Two-day update! Building over the past week must have completely worn me out, because last night/this morning/today I managed to sleep for 14 hours straight. In fact, I flopped down and fell asleep right before starting on the last update. So here is a combined two-day update.
It’s coming together. In fact, after I get some intimate time with the waterjet cutter, I pretty much have to just drop in the parts (and file, tweak, hammer, etc….) and wire up. Everything’s still a jumble of parts, but there should be a fair margin of time before Moto left for practice driving and tuning.
Just a random thought.
If you ever wanted to totally rip me off, here’s your chance. This is the 2D flat pattern for SP1′s arm parts that will be handed to an abrasive waterjet some time soon, and hopefully by the end I’ll have little bits and pieces of sculpted aluminum. Note that the arm links and linklets are connected by breakout tabs. Parts that small stand a chance of falling into the waterjet tank, where they will be lost forever until the next cleaning, so connecting them with thin tabs to other parts or the main sheet of material prevents this.
I wonder how many would-be parts they mine out of the tank every time they clean it out.
Oh, hey, let’s make a cardboard robot.
I got some time on the Media Lab’s GIANT LAZER and made some prototype / sanity check parts out of cardboard. Not too exciting, but I’ve seen people cut things as odd as graham crackers and chocolate bars on it also (the ML smelled dessertful that day). Especially important is the EBay pieces, since it lets me know that everything does indeed fit IRL.
Here’s a video of it in action (Metube)
Putting the test assembly through a somewhat-assembled frame.
Another precision product of the MITERS lathe, the inter-arm-beam-standoffs! I have no clue what on earth happened here. The drill bit sure looked like it went in straight and didn’t wobble on start. I suppose not.
Just to be extra-careful on the remakes, I didn’t drill the whole length of the part since it was going to be a standoff anyway. I also tried using a center drill to start the hole. Go figure, there was no center drill available, so I made do with a countersink. That somehow worked well.
Here are the arm standoffs along with new hinge pins. Only after I disassemble the arm did I discover that in fact BOTH bottom hinge pins were bent, not just the front as I thought. A good punt directly to the arm from a drumbot will do that, I suppose. I might try casehardening the pins using the oil-dunk method, but suspect they might warp. If the MITERS lathe could machine the steel using chipped and dulled tooling, it probably isn’t very hard.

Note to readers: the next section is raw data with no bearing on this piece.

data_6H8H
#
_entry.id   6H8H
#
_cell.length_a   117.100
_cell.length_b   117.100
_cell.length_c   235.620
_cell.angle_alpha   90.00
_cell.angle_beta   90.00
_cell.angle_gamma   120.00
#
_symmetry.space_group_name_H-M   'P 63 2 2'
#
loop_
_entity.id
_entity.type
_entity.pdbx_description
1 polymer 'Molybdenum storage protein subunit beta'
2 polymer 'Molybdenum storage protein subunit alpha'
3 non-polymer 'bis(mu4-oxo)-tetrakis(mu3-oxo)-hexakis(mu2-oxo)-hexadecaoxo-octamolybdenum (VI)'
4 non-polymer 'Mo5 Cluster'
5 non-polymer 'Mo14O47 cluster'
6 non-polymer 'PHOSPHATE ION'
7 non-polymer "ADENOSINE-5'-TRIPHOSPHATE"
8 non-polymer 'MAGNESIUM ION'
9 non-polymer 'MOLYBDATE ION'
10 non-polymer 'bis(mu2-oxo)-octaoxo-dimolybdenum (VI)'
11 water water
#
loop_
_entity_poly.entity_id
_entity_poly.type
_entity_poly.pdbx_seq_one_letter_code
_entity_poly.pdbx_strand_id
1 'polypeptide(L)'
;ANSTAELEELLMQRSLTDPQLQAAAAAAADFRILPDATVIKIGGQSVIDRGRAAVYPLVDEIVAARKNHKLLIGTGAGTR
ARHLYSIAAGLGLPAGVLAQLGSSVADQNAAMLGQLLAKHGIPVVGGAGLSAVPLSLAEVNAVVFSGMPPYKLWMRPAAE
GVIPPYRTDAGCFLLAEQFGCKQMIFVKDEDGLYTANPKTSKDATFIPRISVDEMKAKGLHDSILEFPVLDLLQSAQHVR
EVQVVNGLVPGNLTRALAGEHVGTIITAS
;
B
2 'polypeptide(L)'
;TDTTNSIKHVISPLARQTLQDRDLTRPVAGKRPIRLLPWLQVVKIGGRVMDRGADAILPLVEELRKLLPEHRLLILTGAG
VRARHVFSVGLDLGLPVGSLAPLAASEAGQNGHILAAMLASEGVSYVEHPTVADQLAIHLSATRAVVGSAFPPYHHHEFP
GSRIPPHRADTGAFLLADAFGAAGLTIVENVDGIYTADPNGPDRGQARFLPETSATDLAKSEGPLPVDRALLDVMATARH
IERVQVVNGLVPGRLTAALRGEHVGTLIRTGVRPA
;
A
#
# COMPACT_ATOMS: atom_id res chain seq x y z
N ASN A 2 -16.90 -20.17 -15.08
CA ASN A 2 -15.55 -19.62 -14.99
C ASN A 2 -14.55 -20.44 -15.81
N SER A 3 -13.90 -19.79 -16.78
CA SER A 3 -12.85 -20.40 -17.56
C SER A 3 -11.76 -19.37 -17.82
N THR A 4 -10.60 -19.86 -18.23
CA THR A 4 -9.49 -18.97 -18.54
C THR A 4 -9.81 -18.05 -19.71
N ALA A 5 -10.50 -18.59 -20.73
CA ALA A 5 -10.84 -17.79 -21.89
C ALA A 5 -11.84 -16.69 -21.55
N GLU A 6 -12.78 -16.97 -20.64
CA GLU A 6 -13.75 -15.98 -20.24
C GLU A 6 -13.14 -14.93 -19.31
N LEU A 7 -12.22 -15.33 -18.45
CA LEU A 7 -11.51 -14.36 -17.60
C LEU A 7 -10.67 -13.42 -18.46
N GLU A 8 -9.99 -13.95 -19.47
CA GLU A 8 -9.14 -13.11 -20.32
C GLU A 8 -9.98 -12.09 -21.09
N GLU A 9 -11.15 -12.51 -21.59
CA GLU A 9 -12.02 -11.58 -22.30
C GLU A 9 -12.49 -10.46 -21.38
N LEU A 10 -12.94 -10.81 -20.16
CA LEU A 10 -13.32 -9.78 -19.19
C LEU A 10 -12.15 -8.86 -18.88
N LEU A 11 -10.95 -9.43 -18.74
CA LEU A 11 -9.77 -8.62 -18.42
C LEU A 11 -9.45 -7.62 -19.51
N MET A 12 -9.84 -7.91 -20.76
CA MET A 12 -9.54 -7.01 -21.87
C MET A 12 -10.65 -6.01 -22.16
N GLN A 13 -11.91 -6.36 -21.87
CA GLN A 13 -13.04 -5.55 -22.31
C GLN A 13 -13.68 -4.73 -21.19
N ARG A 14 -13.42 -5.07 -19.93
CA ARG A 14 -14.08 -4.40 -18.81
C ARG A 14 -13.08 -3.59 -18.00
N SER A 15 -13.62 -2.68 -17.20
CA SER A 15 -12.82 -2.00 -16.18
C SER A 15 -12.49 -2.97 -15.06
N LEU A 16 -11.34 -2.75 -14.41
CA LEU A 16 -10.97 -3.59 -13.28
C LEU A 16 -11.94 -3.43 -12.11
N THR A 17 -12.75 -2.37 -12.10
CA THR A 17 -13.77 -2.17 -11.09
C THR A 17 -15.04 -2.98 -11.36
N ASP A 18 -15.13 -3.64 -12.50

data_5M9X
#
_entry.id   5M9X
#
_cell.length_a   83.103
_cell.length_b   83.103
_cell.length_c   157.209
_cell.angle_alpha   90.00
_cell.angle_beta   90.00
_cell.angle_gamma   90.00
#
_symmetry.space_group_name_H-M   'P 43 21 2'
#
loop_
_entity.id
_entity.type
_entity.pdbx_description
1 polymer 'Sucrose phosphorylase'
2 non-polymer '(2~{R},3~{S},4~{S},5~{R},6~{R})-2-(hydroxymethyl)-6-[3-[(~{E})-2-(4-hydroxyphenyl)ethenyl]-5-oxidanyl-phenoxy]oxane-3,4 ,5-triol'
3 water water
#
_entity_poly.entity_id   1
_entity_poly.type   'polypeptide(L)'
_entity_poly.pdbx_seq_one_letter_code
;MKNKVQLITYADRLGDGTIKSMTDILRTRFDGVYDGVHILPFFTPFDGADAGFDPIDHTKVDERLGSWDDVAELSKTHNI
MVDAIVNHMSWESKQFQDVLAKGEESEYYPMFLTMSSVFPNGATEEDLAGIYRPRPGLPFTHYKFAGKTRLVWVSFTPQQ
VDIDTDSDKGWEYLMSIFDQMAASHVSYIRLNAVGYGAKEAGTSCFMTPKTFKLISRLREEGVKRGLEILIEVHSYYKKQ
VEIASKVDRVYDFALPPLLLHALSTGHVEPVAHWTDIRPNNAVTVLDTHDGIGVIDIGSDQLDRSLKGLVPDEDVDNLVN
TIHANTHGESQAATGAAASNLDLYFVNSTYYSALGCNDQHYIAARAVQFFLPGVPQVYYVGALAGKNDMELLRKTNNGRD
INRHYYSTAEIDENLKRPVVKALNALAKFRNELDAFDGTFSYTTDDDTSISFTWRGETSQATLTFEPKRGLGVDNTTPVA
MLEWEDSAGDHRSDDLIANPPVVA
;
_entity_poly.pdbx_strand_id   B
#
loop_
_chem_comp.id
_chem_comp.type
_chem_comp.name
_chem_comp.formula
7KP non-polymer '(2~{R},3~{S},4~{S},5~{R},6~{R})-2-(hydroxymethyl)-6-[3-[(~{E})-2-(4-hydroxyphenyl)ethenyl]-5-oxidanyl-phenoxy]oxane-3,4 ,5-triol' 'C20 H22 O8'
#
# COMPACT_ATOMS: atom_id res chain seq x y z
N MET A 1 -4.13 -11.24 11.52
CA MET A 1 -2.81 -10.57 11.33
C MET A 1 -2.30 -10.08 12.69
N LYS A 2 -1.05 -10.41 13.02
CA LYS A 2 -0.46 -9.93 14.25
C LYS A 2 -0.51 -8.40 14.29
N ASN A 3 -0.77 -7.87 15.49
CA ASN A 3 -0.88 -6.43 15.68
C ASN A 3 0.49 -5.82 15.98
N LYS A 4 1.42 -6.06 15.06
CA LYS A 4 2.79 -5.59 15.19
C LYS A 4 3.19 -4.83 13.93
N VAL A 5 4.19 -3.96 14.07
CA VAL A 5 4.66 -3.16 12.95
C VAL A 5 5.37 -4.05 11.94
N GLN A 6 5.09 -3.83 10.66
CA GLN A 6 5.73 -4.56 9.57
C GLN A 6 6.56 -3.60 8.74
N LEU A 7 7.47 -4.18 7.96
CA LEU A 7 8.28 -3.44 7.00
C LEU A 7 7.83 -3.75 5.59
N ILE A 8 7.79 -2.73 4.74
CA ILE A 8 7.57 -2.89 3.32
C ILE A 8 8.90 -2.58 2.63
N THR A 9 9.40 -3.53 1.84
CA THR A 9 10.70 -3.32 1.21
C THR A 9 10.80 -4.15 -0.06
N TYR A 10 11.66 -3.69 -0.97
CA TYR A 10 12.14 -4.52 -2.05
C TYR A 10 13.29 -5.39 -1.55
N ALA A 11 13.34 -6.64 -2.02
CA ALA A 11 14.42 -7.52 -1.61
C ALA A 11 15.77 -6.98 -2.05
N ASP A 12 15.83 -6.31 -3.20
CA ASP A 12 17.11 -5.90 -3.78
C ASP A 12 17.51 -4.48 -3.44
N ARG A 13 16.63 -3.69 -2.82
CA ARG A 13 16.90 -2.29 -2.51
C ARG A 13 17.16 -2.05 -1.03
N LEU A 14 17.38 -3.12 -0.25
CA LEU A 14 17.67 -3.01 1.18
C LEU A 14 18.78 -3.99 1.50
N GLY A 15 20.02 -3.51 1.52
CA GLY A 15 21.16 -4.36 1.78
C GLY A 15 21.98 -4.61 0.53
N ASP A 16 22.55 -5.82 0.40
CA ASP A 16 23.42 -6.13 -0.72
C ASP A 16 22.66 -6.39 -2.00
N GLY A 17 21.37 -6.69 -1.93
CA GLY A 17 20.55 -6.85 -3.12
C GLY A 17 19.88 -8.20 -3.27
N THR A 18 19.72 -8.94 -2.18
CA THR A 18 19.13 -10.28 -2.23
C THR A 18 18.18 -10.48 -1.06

Hinges cut out and milled to (somewhat) the right size. I was off by one digit in the McMaster part number and got a hinge that’s slightly wider than what I need. Not wide enough to warrant a return , but wide enough to interfere with the design.
So the solution was to mill them down to size. In another episode of Charles fucking hates flakey public tools, the ML mill has a severe issue with Z-axis drift and backlash. I swear I cranked the dial to exactly what I needed every time, but the worst inaccuracy is still .05” short of what I actually needed. Fortunately this .05 does not interfere with the design, and I didn’t feel like bandsawing off another section of hinge by that point. Half of each hinge is at the correct dimensions +/- .002, and so it’s acceptable. I wonder why those parts were consistent.
Maybe if I had checked my progress as I lowered the Z-axis for another pass I would have saved alot of headache as I would have known that I was about to fly way past the stated dimension. Oh well.
I was tired at that point and decided to save the drilling for another day.
…but neither tired enough nor pissed enough at the mill. Finding a 1.5″ square rod of 2024 aluminum just gives one more botting energy anyways. That’s exactly what happened – while walking out of the lab, I discovered the 3 foot chunk of Al in the material rack and immediately decided to extend my hours.
Here’s the arm gearbox mount milled to spec. The 1.5″ thick bar took almost 15 minutes to cut on the horizontal bandsaw, mostly because it’s also old and creaky and I had to set it to go REALLY slow or the blade would jump the pulleys, resulting in bad.
For these cuts, I set the Z-axis lock a bit such that I could feel the backlash in the handwheel before it moved the axis. This was a godsend.
Drilled, threaded, and countersunk where appropriate. The finished arm gearbox mounting plate, made of a chunk of 2024. I wonder what else on the bot is 1.5″ square, becuase I want 2024 mounts across the board now.
The 5/8″ hole was made using my ghettoedging method, even while the edge finder was staring me down in the endmill rack. It worked well. An added twist this time was to run the spindle backwards such that the tool contacts but doesn’t cut.
Oh, hey, maybe I can remake that dumbass drive gearbox middle plate.
Front end of arm gearbox assembled. With retaining ring and everything. There are a total of THREE bearings that will be supporting the extend-o-shaft this time. That means it will probably bend and ruin my day anyway.
So that concludes the work as of tonight. I might try to fit the chassis together soon and maybe wire up for the odd test drive or two.
Oh, and I also found a 1/8″ plate of 2024 in the scrap bin on my way out after milling the motor mount. Fortunately, I could think of no parts that involved 1/8″ plate, and so did not stay a second time…